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article imageArchaeologists hope to identify mysterious shipwreck

By Leigh Goessl     Apr 2, 2013 in World
Drumbeg - Archaeologists are eager to try and identify the name of an old shipwreck found off the Scottish Highlands. Experts feel the shipwreck could potentially be 300 to 400 years old.
Archaeologists are trying to figure out the identity of an old shipwreck that was located on the sea floor near Drumbeg in Sutherland, reported Daily Record. It is believed by researchers the wreck is the remains of a boat that sank approximately 300 years ago, and may be older.
“It is too early to say exactly when this vessel sank or who its crew were but the finds indicate it could be dated from 1650 to 1750," said Dr. Jonathan Benjamin, of WA Coastal and Marine and the University of Edinburgh. "This is a very exciting addition to the heritage assets on Scotland’s seabeds. There are very few intact wooden vessels of this age.”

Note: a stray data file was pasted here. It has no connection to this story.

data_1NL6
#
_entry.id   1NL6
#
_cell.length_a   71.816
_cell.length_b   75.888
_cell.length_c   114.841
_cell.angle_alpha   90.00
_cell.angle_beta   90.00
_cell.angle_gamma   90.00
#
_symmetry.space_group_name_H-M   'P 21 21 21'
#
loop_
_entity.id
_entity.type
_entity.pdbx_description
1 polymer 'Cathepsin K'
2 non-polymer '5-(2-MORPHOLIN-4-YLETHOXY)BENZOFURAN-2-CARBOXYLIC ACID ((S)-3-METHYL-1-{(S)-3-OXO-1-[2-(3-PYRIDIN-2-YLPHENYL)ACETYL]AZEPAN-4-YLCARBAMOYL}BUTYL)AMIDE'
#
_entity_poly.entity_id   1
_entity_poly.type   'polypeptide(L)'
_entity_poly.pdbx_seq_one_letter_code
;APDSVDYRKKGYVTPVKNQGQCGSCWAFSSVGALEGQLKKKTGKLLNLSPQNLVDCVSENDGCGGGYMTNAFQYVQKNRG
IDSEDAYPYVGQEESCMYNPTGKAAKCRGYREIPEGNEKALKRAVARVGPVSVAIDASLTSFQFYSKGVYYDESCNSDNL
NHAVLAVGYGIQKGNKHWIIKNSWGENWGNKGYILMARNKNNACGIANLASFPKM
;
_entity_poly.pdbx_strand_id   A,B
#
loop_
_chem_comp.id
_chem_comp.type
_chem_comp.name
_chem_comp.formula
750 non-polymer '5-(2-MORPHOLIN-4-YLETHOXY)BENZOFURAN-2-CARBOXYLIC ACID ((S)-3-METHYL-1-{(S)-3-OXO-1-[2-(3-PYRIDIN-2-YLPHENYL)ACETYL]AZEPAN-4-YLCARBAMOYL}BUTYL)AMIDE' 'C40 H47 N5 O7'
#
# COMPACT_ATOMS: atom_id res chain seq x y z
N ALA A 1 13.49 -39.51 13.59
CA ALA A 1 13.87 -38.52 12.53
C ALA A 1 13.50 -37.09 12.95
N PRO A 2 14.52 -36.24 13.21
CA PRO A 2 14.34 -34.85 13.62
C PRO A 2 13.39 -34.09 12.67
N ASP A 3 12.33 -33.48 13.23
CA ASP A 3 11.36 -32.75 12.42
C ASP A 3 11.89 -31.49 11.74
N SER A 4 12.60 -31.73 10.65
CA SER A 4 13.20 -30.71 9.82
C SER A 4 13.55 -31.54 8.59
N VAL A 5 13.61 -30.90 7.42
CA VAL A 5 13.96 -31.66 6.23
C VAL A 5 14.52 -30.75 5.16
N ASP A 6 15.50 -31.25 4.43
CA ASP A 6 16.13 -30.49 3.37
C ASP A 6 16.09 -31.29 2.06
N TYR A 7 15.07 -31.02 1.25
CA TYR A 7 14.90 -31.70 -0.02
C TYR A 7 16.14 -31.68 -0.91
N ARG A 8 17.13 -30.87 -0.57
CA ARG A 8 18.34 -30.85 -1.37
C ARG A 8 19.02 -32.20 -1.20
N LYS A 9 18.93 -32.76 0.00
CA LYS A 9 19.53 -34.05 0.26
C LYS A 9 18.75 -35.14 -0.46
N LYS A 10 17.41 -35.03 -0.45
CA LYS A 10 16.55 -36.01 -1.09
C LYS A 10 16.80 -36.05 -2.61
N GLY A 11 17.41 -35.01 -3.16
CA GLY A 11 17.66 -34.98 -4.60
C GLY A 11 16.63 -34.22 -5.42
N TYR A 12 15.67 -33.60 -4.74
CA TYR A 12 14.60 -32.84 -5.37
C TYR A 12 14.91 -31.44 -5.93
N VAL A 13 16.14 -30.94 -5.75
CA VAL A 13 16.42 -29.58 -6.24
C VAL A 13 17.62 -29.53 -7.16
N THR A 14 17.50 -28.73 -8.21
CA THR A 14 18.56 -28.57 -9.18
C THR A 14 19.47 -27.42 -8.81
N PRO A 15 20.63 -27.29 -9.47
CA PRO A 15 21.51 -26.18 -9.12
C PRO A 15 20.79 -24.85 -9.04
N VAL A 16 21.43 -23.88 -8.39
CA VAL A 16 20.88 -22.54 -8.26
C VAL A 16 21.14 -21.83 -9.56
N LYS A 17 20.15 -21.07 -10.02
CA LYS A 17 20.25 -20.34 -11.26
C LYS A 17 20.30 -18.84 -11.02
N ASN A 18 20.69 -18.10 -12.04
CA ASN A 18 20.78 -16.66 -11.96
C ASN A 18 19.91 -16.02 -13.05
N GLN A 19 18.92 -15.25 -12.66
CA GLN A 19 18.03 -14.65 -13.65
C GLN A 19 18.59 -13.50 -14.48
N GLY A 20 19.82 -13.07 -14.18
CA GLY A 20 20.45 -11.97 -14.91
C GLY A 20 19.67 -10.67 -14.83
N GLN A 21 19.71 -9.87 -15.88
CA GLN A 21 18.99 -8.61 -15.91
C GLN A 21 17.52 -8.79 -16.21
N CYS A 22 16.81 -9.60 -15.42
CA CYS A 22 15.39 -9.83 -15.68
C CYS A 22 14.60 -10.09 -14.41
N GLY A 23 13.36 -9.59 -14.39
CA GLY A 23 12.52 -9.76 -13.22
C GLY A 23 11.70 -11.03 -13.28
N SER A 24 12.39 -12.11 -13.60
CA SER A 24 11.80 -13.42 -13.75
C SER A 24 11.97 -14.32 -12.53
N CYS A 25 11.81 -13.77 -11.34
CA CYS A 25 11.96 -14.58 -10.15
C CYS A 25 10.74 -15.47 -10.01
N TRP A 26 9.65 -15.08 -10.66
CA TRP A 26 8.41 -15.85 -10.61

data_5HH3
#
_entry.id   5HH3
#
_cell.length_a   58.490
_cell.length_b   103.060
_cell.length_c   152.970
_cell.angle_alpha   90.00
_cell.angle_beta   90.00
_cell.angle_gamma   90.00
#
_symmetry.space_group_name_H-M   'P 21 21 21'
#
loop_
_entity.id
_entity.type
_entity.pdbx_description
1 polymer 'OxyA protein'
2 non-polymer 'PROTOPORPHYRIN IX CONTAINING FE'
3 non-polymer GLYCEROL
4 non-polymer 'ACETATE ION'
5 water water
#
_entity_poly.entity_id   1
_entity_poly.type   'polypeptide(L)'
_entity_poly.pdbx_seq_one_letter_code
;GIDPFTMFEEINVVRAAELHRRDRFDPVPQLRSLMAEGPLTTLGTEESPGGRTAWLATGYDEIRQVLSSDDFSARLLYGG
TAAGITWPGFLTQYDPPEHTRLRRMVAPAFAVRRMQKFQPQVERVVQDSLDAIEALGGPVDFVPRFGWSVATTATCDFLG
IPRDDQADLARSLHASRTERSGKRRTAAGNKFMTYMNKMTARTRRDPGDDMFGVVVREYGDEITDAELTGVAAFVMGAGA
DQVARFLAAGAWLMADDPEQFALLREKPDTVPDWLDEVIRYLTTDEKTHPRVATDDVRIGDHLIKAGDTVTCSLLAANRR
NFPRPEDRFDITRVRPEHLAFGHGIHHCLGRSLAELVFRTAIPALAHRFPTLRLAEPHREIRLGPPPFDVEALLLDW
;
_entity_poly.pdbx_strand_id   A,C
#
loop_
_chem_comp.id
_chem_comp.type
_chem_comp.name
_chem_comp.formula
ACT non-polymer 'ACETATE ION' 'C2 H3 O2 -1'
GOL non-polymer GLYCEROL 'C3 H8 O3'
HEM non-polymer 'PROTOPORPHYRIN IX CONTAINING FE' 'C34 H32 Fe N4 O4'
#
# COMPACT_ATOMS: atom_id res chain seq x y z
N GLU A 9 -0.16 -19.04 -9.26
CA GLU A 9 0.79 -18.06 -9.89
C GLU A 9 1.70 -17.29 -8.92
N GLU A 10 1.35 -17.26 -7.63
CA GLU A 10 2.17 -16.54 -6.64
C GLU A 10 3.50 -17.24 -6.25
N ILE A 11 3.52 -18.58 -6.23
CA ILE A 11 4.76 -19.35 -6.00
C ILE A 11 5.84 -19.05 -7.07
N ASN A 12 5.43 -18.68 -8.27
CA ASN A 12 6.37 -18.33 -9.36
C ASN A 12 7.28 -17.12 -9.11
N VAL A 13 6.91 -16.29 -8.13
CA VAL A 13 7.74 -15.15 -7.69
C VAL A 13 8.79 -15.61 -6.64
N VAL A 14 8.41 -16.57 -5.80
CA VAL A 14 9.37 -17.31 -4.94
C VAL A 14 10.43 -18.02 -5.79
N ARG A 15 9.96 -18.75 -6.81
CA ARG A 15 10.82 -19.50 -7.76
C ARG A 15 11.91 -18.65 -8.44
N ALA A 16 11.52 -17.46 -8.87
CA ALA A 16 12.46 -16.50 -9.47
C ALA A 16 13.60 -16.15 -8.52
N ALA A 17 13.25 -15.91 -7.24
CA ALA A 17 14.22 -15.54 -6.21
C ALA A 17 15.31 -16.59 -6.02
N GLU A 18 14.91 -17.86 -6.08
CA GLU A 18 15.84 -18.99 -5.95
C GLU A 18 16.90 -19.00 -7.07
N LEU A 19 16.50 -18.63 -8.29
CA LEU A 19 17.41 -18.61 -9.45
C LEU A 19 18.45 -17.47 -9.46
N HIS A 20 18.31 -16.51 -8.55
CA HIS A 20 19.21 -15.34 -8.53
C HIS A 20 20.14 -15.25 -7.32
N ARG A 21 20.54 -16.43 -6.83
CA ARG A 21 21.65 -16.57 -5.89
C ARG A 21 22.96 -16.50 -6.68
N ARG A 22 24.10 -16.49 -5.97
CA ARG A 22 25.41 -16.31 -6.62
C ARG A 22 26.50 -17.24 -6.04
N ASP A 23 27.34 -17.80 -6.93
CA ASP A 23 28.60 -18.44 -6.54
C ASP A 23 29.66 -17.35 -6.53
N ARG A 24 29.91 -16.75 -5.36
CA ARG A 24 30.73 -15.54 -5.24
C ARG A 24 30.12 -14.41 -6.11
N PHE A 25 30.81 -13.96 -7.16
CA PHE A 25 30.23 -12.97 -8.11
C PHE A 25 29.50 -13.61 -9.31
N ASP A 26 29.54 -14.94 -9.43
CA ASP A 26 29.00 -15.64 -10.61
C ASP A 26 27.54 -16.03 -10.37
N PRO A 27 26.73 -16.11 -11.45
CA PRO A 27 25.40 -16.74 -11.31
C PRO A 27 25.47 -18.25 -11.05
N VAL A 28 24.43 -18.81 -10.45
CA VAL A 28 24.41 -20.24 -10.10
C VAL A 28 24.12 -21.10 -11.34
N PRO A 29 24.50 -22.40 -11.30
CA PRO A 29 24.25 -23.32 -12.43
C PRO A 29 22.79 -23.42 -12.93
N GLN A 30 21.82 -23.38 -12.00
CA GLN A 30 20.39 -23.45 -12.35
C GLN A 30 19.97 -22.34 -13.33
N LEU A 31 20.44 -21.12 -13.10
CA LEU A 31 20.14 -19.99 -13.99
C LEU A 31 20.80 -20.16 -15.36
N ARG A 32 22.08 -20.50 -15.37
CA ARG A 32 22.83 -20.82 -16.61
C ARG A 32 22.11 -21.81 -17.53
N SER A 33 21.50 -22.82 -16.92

Experts used technology to try and piece together the history of the shipwreck. Through 3D imaging, they were able to create models of the wreck site and three cannons lying on the floor of the sea, reported BBC News. This is being done to better understand the ship and hopefully identify the history behind it.
The shipwreck site, which has been known about for several years, is now listed as a historic site in Scotland, having been placed under Historic Marine Protected Area status. Artifacts found at the site include cannonballs, an anchor, galley bricks, decorative tile, and more.
Researchers have theorized the ship may have belonged to the Dutch East India Company, although the origin and date of the ship are still unknown.
Full details can be found on the project's website.
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